Oh sure, I know what you're saying. You're saying, "Hey Gooch, I see you reviewed a bunch of those Lennon CDs there, but what about Some Time in New York City?" And you have proven how astute you are—I did, indeed, forget to include John & Yoko's 1972 release in my previous post. Well, forget isn't exactly true, because this often overlooked album, played by Lennon, Ono, the Plastic Ono Band with Elephant's Memory and the Invisible Strings (did I forget anyone?) is always there and yet rarely mentioned. When you start off an album with a song called "Woman Is the Nigger of the World," you're asking for trouble. But in '72 Lennon didn't give a shit whether he was asking for trouble or just your ear. He wanted to educate his fans and everyone else about what was going on in the world, so he decided to disseminate it the best way he knew how: in song.
Oh sure, I know what you're saying. You're saying, "Yeah, Gooch, okay. Premise accepted. But what about the quality of the album?" Well, well, well, mate, it's a mixed bag. First of all, it's the only album John & Yoko ever did where they're actually working and singing together, as band and wife. (You can't count Live Peace in Toronto because all Yoko did was sit in a bag and wail.) What's great about the record is it's pretty rockin' from beginning to end, "New York City" and "Sunday Bloody Sunday" being the two most obvious rockers. The looseness of this record is also pretty cool, unlike any other record Lennon ever did. I think you could probably attribute Elephant's Memory with making this sound unlike yer typical Lennon. Lyrically, it leaves a bit to be desired. It feels like the words were written quickly and not really slaved over or edited to any degree, which may be part of the "here's what's happenin' today" vibe of the enterprise, but the seriousness of the songs is sometimes squashed by the lack of lyrical brilliance. On the other hand, you could look at it as Lennon's folk album, hinted at on "Crippled Inside" from Imagine and now delivered to your doorstep. You can choose to read any story you want (the lyrics are laid out like news stories on the cover), gloss over one, delve deep into another, or come back to one later as a different headline grabs your attention. Don't care about "John Sinclair"? Well, there's a story on "Angela" (Davis), "Attica State" (Prison), and much more.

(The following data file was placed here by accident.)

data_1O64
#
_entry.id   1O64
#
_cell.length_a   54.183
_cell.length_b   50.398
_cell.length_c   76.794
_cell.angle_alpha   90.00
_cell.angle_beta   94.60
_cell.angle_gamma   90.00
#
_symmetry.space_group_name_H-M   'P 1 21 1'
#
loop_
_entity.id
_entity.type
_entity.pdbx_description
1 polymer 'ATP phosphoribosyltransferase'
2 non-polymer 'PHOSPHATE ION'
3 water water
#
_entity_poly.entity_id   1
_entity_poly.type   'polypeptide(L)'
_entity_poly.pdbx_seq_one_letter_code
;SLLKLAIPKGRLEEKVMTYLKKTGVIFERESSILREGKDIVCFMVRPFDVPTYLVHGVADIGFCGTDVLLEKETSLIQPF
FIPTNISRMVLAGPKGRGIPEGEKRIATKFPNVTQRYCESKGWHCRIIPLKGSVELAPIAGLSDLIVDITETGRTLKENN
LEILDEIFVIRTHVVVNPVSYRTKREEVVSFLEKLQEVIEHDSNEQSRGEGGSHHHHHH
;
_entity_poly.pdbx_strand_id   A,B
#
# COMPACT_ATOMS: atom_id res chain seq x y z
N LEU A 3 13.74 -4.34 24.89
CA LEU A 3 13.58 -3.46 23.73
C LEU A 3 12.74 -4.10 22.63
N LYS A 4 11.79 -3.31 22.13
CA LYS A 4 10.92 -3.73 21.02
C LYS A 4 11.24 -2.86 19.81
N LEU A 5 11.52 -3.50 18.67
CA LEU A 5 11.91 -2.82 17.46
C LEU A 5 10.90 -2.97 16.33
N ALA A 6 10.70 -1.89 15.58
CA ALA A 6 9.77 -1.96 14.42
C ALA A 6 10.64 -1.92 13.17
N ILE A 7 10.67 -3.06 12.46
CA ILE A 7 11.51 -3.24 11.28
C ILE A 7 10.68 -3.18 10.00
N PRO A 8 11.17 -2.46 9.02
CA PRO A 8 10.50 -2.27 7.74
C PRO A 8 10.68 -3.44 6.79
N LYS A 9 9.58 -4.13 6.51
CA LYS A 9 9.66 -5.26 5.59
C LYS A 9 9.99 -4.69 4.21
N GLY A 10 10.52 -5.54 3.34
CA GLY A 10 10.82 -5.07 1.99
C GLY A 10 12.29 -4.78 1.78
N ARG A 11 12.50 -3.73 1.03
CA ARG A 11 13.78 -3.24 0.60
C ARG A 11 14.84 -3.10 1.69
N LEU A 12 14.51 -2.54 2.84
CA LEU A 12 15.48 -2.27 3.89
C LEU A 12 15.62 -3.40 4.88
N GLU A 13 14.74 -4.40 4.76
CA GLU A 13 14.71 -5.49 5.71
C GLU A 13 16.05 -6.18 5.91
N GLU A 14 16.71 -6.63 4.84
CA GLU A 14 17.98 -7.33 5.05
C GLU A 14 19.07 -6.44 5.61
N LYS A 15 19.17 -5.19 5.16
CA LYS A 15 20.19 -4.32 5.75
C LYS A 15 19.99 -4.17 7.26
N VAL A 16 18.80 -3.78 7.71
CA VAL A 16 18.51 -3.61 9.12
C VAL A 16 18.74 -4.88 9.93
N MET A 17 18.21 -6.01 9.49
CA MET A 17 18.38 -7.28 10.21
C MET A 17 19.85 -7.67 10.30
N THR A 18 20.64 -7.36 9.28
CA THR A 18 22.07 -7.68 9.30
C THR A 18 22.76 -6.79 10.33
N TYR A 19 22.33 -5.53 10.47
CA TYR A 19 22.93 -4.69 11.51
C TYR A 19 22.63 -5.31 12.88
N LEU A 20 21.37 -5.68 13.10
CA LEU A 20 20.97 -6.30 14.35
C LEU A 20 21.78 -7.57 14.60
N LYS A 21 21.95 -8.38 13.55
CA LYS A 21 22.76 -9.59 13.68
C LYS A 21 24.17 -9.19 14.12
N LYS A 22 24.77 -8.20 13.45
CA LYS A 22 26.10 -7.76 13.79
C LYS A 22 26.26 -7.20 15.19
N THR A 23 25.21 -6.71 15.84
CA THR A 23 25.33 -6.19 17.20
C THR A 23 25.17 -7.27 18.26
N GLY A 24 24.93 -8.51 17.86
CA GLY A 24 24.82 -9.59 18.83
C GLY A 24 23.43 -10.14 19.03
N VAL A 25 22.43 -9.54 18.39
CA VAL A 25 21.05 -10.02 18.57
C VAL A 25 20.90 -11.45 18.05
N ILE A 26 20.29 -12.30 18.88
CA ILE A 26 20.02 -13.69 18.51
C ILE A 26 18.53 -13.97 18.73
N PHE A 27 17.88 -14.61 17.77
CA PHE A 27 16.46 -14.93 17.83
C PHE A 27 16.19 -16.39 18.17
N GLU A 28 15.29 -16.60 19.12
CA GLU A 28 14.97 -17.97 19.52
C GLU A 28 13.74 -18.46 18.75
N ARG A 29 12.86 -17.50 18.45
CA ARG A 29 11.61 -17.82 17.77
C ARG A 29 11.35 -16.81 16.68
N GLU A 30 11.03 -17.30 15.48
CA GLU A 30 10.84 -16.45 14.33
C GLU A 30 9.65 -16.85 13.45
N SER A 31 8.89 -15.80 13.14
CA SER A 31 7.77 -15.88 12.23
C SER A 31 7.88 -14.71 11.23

Oh sure, I know what you're saying. You're saying. "But Gooch, I've been skipping over this album for years because I don't know much about it." And I say to you, why not pick up a copy now? If you don't want to shell out for the new reissue (restored to its original mix, thank you), pick up a used copy (this is its third time on CD) cheap. You may not have even been born in 1972 (I was nine), so it's all news to you. And there's some great music on this set, which includes a second disc of John, the POB and Frank Zappa's Mothers of Invention recorded live for some added entertainment. Newspapers may be dieing, but Some Time in New York City will live on long after other living things have died.